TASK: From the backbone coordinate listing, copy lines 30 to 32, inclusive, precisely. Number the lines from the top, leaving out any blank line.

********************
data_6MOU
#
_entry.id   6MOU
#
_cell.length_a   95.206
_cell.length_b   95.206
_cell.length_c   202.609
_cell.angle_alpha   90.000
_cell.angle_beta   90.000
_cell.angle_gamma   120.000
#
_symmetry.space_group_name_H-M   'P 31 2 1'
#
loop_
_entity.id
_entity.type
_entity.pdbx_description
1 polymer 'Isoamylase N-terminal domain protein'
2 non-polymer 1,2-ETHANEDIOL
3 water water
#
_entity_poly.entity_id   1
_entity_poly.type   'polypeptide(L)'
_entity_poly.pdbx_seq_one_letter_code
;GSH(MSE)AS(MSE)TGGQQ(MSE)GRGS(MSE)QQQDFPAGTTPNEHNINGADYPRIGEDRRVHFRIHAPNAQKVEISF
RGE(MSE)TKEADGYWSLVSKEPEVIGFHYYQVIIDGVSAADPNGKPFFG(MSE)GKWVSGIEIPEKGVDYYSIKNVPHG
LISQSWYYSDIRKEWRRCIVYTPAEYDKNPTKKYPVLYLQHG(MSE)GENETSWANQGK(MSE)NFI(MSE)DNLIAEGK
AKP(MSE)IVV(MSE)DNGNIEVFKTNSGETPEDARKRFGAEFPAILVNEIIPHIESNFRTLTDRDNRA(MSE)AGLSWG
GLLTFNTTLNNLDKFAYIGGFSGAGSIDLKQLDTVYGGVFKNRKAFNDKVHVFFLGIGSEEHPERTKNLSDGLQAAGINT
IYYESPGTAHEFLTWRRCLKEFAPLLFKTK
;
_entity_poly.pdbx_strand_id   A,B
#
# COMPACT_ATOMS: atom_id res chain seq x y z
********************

IYYESPGTAHEFLTWRRCLKEFAPLLFKTK
;
_entity_poly.pdbx_strand_id   A,B